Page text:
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Combating Cyber Fraud with IP Intelligence

When it comes to cybersecurity trends, good news can be hard to come by. A recent report on cyber fraud did find a rare silver lining.

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When it comes to cybersecurity trends, good news can be hard to come by. A recent report on cyber fraud did find a rare silver lining. Compared to the first quarter of 2016, the first quarter of 2017 registered a 34.7% drop in worldwide cyber fraud, according to the May 2017 edition of the Global Fraud Index.

Still, the annual fraud survey, conducted by PYMNTS and Signifyd, found plenty of reason to remain concerned about cyber fraud. Despite the overall decline, merchants across eight industry sectors were still expected to lose $48.2 billion in 2017. And, beneath the positive trend number, some sectors still saw significant fraud spikes. From Q1-2016 to Q1-2017, for example, fraud rates shot up by 146.5% in the online department store segment within online retail.

For ecommerce vendors, financial institutions, and other targeted organizations, fighting cyber fraud comes down to answering a seemingly simple question: Who is trying to connect to my systems? Given the ability of criminals to use stolen credentials, or to create synthetic identities of their own, answering this question is far from a simple exercise. The bedrock elements of most authentication systems – user IDs and passwords – can’t hope to counter fraud attempts on their own.

As with all things in the cybersecurity realm, fraud prevention demands multidimensional and comprehensive defenses. These defenses need to encompass both offline and online data sources, including a drivers license, postal addresses, phone numbers, email addresses, device type, and known fraud patterns, among others. Some of the most critical information used to verify both identity and location comes from IP Intelligence.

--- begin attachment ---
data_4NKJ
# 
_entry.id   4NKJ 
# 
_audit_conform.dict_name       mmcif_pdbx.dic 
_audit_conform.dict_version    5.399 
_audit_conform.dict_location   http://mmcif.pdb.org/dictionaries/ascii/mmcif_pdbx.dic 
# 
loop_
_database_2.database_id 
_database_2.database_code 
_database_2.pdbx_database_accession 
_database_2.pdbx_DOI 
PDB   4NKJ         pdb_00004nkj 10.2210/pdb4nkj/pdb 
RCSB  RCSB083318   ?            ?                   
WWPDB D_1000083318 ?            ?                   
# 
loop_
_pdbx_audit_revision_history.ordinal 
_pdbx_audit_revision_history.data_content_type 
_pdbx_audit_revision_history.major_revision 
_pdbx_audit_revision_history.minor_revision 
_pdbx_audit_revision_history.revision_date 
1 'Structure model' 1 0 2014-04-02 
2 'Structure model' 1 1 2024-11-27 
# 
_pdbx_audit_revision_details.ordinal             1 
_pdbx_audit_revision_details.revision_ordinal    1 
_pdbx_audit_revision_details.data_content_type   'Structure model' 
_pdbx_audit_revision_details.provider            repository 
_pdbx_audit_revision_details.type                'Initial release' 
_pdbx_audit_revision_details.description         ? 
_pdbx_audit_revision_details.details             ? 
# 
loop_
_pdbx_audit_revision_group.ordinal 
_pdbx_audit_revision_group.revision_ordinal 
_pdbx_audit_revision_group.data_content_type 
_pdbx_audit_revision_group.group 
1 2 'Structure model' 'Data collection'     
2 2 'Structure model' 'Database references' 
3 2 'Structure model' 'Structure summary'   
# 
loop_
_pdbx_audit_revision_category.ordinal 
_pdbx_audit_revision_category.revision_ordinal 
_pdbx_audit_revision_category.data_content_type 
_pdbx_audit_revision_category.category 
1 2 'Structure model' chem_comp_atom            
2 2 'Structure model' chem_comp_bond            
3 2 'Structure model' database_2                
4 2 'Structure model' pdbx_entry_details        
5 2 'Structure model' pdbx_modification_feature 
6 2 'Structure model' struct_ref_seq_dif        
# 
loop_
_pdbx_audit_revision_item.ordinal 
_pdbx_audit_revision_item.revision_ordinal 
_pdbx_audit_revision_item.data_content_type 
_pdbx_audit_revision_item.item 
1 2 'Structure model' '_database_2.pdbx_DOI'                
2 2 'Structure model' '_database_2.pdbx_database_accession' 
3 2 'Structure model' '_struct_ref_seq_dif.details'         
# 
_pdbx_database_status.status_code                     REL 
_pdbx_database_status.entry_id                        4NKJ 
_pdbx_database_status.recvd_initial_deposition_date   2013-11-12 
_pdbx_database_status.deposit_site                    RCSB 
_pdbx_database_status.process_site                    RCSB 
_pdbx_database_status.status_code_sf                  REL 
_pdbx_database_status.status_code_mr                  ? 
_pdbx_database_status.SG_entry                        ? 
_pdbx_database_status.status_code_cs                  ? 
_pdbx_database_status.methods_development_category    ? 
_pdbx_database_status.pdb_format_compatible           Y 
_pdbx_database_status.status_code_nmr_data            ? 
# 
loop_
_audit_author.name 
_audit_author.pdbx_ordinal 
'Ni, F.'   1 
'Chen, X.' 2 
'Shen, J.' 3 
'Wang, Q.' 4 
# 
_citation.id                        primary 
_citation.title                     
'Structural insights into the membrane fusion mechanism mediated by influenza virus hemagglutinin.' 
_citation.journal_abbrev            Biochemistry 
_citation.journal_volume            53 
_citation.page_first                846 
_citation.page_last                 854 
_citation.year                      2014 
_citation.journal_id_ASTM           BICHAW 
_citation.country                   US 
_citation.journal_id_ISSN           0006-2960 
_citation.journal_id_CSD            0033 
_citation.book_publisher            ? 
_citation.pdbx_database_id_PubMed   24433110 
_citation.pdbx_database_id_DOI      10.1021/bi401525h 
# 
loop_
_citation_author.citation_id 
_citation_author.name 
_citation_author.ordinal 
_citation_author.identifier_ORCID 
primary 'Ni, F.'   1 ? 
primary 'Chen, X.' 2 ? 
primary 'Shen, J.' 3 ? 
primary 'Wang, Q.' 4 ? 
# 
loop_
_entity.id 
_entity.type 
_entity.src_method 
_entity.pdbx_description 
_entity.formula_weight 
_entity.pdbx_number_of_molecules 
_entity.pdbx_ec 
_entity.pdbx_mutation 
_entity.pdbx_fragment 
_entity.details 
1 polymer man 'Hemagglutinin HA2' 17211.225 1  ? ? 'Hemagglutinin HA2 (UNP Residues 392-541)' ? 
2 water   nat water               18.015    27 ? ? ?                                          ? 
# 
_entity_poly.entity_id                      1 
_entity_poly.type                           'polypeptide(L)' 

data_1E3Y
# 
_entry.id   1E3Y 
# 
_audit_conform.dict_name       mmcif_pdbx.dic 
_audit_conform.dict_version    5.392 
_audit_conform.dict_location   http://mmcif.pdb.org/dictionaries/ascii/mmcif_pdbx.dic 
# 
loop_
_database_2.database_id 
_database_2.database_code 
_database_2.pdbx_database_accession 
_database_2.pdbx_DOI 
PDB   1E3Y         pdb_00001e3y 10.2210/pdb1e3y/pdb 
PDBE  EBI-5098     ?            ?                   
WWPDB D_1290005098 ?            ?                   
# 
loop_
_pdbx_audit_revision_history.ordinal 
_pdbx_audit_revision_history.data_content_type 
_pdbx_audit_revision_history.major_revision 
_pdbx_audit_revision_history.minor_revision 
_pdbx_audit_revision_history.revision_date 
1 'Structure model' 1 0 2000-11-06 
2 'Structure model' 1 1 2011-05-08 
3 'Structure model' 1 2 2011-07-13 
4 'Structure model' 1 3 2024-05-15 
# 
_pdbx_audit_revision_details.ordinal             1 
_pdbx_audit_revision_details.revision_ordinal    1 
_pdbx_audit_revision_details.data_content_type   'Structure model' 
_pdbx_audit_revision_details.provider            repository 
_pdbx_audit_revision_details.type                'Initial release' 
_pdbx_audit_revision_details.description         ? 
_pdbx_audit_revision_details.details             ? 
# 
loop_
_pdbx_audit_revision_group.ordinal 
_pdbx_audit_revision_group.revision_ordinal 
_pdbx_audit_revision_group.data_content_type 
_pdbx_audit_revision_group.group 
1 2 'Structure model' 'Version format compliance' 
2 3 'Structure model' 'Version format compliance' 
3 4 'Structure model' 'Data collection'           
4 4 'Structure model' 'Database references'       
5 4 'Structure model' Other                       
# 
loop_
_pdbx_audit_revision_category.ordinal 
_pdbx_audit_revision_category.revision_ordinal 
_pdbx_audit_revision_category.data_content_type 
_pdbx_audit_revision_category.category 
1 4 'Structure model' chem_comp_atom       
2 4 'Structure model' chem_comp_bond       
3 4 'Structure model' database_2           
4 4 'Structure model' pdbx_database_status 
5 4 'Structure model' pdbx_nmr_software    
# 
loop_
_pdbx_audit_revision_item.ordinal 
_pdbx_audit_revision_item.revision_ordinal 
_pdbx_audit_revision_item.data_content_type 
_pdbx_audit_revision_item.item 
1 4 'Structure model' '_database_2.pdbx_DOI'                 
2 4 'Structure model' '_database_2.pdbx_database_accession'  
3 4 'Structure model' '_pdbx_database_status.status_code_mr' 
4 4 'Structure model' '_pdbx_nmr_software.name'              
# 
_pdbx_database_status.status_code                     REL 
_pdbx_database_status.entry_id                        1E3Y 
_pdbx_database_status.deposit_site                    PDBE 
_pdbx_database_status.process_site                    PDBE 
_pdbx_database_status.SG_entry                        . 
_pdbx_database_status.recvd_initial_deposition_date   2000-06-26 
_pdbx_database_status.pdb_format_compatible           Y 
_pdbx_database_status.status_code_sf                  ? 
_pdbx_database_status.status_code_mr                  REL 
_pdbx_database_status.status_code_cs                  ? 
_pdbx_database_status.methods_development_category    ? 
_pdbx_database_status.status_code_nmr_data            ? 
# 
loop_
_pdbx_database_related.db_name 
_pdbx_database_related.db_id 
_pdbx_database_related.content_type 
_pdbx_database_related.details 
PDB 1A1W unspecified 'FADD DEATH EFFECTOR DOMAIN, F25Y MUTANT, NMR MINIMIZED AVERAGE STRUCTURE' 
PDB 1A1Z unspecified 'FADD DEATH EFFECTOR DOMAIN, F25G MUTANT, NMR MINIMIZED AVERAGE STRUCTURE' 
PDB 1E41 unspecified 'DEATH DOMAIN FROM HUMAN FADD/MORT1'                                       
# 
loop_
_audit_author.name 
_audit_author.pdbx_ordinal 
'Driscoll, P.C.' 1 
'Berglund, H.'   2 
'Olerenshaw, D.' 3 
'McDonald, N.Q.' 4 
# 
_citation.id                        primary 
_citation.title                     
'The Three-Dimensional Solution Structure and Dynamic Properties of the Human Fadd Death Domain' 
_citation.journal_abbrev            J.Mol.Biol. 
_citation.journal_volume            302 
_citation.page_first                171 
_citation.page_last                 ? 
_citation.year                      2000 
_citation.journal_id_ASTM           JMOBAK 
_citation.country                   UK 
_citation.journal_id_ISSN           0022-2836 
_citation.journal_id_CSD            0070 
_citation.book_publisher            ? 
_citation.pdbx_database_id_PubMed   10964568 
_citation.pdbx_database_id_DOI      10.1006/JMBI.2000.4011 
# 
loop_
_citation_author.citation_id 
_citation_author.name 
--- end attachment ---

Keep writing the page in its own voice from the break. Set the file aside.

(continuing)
Broadly speaking, IP Intelligence can provide organizations with two required pieces of information: the location of the user/device initiating the contact and the “reputation” of the IP address itself.

As discussed in an earlier post, some IP Intelligence services leverage sophisticated analytics, paired with extensive online directories registries, to provide accurate geolocation information for connecting devices. Fraudsters often attempt to hide their true locations via multiple Internet hops and other techniques, but a strong IP Intelligence capability see through these tricks.

Determining which IP addresses are likely safe, and which may be risky, also requires a broad and deep analysis. For its IP Reputation service, Neustar draws from the billions of online queries it sees each day to provide two types of scores for any given IP address. The Real User score indicates the likelihood that traffic is coming from a bot rather than from an actual person. The Risk score, ranging from 1 to 100, flags whether an IP address has been associated with malicious activity in the past.

Just as with user IDs and passwords, IP Intelligence alone isn’t a magic bullet for shooting down fraudulent online activity. But, without IP intelligence, defending against fraud becomes a much more challenging endeavor. The location and the reputation of a contacting IP address can often be the determining factors in confidently answering, “Who is trying to connect to my systems?”

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Copyright © 2017 IDG Communications, Inc.